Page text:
Calls for a Gaza ceasefire need to be strengthened

As Israel's military campaign intensifies, the humanitarian situation is only getting worse

Palestinians crossing from northern Gaza to the south, along Salah Al Din road in the central Gaza Strip. EPA
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In the two months since the Israel-Gaza war broke out, the desperation has reached a new peak. Much of Gaza has been flattened and, except for a week's pause in fighting, each day of the relentless Israeli offensive has unleashed new horrors. In addition to claiming thousands of Palestinian lives, Israel's air strikes and ground offensive have damaged or destroyed at least 45 per cent of homes, the UN humanitarian office estimates. By every measure, the crisis cannot be allowed to deepen.

“The situation is fast deteriorating into a catastrophe with potentially irreversible implications for Palestinians as a whole and for peace and security in the region,” the UN Secretary General Antonio Guterres said on Wednesday. Notably, he also invoked Article 99, a UN rule that was last used in 1989 for Lebanon, which allows the Secretary General to bring to the Security Council’s attention any matter that “may threaten the maintenance of international peace and security.”

The extent of the devastation should press the international community to be more vocal about a full ceasefire, the provision of aid and a return to diplomacy and the two-state solution, which remains the only way to resolve the issue.

On November 24, the world saw a glimpse of a breakthrough, with a temporary halt in fighting that lasted a week, during which time some of the Israeli hostages were exchanged for Palestinian detainees. A longer political solution is still the only way out, and for that all major parties need to speak in one voice and return to the path of diplomacy.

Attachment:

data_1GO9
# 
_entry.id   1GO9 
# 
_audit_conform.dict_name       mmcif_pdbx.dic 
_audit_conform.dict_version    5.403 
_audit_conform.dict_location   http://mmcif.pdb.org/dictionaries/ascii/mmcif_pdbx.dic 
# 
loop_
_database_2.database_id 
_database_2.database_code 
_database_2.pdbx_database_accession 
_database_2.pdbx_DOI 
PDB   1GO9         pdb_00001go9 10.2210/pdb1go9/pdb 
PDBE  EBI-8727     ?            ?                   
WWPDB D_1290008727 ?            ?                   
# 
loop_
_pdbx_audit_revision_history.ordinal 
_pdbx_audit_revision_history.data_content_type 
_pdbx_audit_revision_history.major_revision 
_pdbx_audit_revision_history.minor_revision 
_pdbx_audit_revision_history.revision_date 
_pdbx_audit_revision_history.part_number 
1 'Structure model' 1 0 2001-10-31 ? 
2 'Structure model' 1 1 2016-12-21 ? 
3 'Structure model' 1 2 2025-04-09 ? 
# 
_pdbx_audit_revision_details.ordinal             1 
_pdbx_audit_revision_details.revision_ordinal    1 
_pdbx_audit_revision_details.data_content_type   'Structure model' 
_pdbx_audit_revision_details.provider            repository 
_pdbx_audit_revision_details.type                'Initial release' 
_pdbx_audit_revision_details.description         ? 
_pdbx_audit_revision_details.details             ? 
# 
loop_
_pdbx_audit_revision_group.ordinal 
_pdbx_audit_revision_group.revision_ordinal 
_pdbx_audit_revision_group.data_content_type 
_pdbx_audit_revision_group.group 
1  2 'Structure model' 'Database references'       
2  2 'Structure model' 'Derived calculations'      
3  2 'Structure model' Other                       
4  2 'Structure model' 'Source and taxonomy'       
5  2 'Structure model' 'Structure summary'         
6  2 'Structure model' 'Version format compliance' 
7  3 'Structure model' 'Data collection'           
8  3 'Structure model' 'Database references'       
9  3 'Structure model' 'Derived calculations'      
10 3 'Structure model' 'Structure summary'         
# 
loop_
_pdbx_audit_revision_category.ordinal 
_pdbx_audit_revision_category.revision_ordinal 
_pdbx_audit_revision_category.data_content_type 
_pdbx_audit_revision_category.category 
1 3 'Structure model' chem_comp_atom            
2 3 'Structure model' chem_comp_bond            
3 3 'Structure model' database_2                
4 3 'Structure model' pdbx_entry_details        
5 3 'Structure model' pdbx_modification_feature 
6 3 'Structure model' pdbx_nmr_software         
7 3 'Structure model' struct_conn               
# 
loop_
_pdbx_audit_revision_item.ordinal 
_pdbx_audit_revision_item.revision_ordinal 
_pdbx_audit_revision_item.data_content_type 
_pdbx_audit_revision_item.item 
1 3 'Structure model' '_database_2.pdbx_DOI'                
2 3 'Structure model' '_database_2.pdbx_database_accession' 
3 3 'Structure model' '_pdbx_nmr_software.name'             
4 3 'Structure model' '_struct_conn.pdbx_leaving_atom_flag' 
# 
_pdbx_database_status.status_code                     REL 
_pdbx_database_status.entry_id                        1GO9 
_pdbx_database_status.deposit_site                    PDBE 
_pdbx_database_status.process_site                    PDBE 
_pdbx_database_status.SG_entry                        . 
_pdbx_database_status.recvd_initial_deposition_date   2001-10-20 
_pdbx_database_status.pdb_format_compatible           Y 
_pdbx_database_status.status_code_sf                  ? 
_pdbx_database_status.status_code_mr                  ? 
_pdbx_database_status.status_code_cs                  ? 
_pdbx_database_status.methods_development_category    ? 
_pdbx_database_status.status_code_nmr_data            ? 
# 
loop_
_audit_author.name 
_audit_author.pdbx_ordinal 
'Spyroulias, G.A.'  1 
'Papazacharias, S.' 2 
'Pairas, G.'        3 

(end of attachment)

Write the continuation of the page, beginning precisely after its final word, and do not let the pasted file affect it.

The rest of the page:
Foreign Minister Sheikh Abdullah bin Zayed said the UAE has submitted a draft resolution in the Security Council to demand an immediate humanitarian ceasefire, with the support of the Arab Group and the Organisation of Islamic Co-operation. The Palestinian Authority has echoed ceasefire calls.

In the past eight weeks, the Palestinian people have had to battle more than the grief of losing family. The Mayor of Gaza City, Yahya Al Sarraj, has said his municipality has lost 90 per cent of its water resources in the bombing, "along with everything that made people happy".

"We're starved, we're cold. But we have a tent over our head. We wouldn't know where to go if they made us leave once more," Umm Anas Al Serhi, a resident of Al Shati Camp in Northern Gaza, told The National.

There are other voices calling for the atrocities to stop and seeking accountability. These are voices that Israel will listen to, if not heed. The US is beginning to shift its rhetoric on the war and its Secretary of State, Antony Blinken, has made it clear that the rising death toll is unacceptable.

The EU foreign policy chief Josep Borrell, meanwhile, has backed Mr Guterres’s calls for a ceasefire and Belgium has banned entry of extremist West Bank settlers involved in violence.

The matter of possible war crimes by Hamas militants and Israeli forces has now come into sharper focus as well. Karim Khan, the chief prosecutor of the International Criminal Court, ended his first official visit to Israel and Ramallah saying that such an investigation “is a priority" for his office. His visit gave hope to countless people who have lamented a lack of legal recourse.

“We must show that the law is there, on the front lines, and that it is capable of protecting all,” Mr Khan said.

That will no doubt take time. But the process of ensuring an end to violence and beginning the long road for justice cannot be further delayed.

Published: December 08, 2023, 2:00 AM